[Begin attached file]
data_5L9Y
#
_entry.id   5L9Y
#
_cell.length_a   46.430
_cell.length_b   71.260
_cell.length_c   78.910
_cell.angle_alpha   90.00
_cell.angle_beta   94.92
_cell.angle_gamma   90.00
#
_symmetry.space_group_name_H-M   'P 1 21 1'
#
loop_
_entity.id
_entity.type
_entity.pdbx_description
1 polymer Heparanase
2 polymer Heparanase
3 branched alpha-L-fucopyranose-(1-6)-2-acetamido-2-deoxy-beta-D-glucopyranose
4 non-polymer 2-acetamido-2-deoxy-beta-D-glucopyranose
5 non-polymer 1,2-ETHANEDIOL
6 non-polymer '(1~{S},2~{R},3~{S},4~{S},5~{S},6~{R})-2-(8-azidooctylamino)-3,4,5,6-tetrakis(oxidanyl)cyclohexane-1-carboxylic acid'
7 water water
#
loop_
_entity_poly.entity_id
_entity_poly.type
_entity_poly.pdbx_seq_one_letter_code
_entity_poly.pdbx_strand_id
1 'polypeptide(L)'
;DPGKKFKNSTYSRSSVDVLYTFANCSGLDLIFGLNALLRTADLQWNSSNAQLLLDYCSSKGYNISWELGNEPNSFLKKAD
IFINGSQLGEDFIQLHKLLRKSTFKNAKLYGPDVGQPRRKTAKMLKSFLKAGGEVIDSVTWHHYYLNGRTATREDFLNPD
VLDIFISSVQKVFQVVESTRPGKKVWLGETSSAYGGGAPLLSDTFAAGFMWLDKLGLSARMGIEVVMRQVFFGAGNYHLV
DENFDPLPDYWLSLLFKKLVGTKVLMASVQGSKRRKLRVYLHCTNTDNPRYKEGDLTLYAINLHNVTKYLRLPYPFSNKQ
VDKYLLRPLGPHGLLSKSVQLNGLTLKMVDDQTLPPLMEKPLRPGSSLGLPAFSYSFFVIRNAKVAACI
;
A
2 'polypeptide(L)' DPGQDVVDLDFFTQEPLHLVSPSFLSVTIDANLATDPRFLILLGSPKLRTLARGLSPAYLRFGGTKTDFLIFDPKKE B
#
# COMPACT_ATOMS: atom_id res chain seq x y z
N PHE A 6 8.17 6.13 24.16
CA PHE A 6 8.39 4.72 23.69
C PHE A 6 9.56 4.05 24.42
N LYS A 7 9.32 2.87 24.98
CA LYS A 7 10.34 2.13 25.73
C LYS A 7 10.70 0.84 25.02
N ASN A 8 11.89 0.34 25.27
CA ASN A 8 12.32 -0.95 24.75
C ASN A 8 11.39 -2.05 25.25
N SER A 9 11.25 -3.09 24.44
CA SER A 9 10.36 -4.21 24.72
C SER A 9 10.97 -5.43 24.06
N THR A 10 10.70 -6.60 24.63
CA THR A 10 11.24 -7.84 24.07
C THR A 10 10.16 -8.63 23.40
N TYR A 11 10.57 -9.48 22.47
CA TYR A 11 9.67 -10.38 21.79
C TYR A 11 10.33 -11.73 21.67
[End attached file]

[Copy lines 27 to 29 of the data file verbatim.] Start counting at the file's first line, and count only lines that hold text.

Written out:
_entity_poly.entity_id
_entity_poly.type
_entity_poly.pdbx_seq_one_letter_code